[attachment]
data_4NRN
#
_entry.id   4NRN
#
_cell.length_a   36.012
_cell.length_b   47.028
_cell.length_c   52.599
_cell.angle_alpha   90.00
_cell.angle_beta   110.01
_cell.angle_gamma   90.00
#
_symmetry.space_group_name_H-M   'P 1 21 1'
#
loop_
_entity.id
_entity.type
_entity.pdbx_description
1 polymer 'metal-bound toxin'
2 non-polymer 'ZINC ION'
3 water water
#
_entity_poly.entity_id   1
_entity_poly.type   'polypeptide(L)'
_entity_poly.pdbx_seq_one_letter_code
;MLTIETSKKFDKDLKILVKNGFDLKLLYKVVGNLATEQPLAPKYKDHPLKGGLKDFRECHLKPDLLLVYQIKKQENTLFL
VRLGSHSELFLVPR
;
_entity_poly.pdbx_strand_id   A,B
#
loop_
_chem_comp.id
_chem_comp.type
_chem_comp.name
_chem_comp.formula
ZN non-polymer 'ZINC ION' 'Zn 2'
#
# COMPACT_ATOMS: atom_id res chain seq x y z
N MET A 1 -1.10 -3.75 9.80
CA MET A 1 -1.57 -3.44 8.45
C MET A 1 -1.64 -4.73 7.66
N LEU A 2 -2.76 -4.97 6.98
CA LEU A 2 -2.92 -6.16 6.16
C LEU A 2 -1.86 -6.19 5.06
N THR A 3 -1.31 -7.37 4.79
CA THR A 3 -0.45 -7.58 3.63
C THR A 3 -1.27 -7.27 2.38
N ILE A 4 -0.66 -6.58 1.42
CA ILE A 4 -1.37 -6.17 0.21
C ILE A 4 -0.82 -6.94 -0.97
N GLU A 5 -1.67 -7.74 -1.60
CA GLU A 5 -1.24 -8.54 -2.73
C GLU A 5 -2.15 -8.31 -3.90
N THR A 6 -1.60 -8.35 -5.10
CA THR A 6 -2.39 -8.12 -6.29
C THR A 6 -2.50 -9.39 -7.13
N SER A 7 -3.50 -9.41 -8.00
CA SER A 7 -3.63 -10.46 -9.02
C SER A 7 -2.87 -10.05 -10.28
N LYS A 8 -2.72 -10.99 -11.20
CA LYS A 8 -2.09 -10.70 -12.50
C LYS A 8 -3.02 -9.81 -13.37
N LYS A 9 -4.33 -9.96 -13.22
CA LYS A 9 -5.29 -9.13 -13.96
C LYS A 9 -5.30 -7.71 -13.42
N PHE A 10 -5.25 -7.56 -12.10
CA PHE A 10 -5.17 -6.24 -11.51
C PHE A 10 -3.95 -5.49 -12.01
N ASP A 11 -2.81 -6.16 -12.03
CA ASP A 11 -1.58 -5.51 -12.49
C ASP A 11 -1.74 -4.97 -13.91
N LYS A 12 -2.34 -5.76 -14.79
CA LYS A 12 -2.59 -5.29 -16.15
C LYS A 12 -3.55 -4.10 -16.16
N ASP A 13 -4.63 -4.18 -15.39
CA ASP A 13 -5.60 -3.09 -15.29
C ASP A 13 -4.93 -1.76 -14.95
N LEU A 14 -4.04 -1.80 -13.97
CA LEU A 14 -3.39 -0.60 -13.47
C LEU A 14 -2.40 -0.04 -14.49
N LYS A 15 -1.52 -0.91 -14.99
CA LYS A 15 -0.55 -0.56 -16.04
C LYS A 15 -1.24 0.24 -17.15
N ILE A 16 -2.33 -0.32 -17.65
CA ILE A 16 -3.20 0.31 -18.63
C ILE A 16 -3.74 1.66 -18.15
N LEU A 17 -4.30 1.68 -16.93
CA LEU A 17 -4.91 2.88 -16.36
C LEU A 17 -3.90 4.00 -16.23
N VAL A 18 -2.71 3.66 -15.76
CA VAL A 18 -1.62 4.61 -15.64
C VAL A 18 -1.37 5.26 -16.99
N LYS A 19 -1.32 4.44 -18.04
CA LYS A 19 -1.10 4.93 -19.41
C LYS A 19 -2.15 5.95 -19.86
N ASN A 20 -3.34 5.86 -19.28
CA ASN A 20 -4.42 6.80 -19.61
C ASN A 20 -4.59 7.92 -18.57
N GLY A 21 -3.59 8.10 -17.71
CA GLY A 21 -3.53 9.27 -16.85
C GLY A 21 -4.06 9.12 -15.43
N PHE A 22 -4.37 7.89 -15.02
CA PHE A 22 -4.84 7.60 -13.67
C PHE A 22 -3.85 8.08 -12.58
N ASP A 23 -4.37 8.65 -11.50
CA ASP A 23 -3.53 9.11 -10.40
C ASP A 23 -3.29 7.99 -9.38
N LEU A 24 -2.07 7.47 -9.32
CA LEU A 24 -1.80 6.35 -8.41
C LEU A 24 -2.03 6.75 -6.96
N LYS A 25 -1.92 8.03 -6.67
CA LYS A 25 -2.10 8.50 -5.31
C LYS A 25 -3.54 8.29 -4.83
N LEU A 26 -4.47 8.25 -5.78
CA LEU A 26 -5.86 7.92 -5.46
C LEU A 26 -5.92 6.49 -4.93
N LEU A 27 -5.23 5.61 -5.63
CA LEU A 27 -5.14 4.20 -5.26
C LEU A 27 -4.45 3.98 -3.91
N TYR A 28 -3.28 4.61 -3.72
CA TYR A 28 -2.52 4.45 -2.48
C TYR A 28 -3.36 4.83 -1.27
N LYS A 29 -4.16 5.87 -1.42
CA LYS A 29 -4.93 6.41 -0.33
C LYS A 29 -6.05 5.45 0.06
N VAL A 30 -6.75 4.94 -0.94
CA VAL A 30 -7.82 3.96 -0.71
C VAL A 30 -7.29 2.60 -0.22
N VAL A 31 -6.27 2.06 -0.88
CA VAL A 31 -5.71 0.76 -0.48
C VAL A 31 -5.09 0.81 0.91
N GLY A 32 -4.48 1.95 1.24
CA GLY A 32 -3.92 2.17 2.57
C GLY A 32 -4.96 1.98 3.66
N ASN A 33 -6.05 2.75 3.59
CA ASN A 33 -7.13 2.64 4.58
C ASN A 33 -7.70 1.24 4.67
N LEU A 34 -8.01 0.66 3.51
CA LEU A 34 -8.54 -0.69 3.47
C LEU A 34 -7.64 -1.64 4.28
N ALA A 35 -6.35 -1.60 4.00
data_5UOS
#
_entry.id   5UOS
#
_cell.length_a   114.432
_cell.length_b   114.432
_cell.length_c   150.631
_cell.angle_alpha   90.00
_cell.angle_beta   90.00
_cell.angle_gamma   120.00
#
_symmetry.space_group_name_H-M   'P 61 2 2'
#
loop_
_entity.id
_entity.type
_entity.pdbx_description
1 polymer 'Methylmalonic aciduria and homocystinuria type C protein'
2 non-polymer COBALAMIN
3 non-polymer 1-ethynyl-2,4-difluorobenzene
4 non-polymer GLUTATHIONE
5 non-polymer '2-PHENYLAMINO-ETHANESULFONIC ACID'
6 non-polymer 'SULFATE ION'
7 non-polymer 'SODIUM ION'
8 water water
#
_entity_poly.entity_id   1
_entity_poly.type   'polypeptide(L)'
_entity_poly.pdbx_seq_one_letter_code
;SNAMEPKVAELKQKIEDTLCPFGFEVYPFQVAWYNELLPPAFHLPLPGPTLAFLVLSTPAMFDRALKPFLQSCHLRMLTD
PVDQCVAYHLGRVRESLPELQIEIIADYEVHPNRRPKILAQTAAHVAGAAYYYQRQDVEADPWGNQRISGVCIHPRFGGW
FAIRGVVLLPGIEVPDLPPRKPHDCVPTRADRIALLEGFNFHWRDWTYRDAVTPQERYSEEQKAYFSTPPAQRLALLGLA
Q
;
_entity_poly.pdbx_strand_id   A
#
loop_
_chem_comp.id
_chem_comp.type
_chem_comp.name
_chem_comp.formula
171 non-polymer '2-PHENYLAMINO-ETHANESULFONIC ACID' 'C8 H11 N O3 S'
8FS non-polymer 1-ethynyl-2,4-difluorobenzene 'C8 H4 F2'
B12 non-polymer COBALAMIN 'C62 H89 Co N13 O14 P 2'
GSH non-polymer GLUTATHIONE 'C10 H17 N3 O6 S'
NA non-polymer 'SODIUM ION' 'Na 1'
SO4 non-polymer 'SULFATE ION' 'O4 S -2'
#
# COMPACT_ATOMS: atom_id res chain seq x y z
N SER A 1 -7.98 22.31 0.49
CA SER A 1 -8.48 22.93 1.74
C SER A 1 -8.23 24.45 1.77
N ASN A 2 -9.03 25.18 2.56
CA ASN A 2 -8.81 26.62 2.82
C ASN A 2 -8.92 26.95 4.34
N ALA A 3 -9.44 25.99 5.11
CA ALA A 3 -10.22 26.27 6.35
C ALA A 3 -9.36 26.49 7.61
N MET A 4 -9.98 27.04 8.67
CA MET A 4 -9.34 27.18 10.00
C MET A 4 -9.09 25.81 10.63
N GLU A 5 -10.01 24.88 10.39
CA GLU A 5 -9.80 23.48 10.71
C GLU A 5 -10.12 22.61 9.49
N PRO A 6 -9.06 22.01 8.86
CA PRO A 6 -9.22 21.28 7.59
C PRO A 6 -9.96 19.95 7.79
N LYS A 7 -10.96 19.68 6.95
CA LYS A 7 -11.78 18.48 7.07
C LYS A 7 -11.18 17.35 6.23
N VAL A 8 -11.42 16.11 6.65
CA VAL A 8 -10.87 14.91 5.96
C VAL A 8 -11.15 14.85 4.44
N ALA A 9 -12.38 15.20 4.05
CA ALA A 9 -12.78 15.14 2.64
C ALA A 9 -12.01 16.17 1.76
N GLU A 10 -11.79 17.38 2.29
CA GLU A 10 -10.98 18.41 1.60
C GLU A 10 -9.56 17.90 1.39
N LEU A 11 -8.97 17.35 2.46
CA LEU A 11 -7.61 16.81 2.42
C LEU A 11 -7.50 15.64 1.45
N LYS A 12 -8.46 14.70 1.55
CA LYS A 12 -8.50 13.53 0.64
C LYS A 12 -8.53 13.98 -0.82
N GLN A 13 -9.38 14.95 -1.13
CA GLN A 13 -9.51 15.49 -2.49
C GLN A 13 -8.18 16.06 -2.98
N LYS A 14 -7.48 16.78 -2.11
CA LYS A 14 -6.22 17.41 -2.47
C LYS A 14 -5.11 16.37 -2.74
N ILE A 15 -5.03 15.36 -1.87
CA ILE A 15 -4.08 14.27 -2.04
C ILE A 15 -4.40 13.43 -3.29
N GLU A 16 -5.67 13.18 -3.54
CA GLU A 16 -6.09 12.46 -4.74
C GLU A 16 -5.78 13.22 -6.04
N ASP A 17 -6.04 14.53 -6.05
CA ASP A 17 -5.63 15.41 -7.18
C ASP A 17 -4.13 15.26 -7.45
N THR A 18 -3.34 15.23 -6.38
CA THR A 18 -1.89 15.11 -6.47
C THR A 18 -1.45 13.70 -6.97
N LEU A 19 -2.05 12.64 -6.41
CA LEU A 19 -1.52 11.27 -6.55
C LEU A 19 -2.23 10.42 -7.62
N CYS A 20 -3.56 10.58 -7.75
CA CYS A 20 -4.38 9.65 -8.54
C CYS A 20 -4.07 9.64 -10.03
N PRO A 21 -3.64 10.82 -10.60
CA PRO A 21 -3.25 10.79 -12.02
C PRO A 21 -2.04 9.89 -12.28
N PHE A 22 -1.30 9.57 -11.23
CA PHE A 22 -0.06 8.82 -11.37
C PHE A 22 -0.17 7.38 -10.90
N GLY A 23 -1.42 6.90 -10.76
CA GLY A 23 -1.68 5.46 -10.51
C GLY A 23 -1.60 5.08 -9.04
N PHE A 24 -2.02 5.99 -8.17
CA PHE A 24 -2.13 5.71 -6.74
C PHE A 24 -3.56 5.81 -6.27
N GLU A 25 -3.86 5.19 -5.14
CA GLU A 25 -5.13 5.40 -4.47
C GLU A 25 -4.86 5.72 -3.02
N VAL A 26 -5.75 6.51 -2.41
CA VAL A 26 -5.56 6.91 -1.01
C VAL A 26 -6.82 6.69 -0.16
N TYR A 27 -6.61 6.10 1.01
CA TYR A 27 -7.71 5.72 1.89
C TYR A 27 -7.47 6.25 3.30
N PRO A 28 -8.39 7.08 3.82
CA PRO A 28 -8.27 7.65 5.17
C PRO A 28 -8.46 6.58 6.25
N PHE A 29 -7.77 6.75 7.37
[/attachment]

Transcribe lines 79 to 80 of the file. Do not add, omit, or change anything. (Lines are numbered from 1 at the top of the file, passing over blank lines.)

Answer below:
C LEU A 14 -2.40 -0.04 -14.49
N LYS A 15 -1.52 -0.91 -14.99